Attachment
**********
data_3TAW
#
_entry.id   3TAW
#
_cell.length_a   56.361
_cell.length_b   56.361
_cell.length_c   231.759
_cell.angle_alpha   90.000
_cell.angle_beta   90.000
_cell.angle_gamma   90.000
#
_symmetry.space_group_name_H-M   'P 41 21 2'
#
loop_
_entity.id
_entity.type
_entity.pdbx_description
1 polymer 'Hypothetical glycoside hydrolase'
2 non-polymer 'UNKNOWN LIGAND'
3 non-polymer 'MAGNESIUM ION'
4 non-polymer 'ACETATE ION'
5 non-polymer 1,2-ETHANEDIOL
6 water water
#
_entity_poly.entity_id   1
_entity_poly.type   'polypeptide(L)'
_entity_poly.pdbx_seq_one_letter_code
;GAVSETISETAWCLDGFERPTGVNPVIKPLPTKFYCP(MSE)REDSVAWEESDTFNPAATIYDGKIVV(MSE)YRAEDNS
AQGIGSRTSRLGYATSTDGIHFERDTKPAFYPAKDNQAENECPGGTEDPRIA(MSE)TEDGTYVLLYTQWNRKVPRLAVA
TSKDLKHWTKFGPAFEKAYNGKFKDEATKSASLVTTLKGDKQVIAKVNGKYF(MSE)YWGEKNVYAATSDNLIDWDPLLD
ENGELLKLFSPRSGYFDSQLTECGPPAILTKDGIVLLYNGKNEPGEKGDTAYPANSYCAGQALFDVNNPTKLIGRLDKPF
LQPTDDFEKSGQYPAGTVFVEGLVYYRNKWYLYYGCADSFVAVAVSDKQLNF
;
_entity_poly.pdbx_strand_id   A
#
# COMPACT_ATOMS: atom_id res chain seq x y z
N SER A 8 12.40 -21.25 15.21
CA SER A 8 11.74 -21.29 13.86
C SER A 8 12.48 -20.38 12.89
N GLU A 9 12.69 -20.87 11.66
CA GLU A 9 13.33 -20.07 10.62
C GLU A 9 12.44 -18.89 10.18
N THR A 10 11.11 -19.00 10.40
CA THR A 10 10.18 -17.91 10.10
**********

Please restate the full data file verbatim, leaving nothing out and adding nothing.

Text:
data_3TAW
#
_entry.id   3TAW
#
_cell.length_a   56.361
_cell.length_b   56.361
_cell.length_c   231.759
_cell.angle_alpha   90.000
_cell.angle_beta   90.000
_cell.angle_gamma   90.000
#
_symmetry.space_group_name_H-M   'P 41 21 2'
#
loop_
_entity.id
_entity.type
_entity.pdbx_description
1 polymer 'Hypothetical glycoside hydrolase'
2 non-polymer 'UNKNOWN LIGAND'
3 non-polymer 'MAGNESIUM ION'
4 non-polymer 'ACETATE ION'
5 non-polymer 1,2-ETHANEDIOL
6 water water
#
_entity_poly.entity_id   1
_entity_poly.type   'polypeptide(L)'
_entity_poly.pdbx_seq_one_letter_code
;GAVSETISETAWCLDGFERPTGVNPVIKPLPTKFYCP(MSE)REDSVAWEESDTFNPAATIYDGKIVV(MSE)YRAEDNS
AQGIGSRTSRLGYATSTDGIHFERDTKPAFYPAKDNQAENECPGGTEDPRIA(MSE)TEDGTYVLLYTQWNRKVPRLAVA
TSKDLKHWTKFGPAFEKAYNGKFKDEATKSASLVTTLKGDKQVIAKVNGKYF(MSE)YWGEKNVYAATSDNLIDWDPLLD
ENGELLKLFSPRSGYFDSQLTECGPPAILTKDGIVLLYNGKNEPGEKGDTAYPANSYCAGQALFDVNNPTKLIGRLDKPF
LQPTDDFEKSGQYPAGTVFVEGLVYYRNKWYLYYGCADSFVAVAVSDKQLNF
;
_entity_poly.pdbx_strand_id   A
#
# COMPACT_ATOMS: atom_id res chain seq x y z
N SER A 8 12.40 -21.25 15.21
CA SER A 8 11.74 -21.29 13.86
C SER A 8 12.48 -20.38 12.89
N GLU A 9 12.69 -20.87 11.66
CA GLU A 9 13.33 -20.07 10.62
C GLU A 9 12.44 -18.89 10.18
N THR A 10 11.11 -19.00 10.40
CA THR A 10 10.18 -17.91 10.10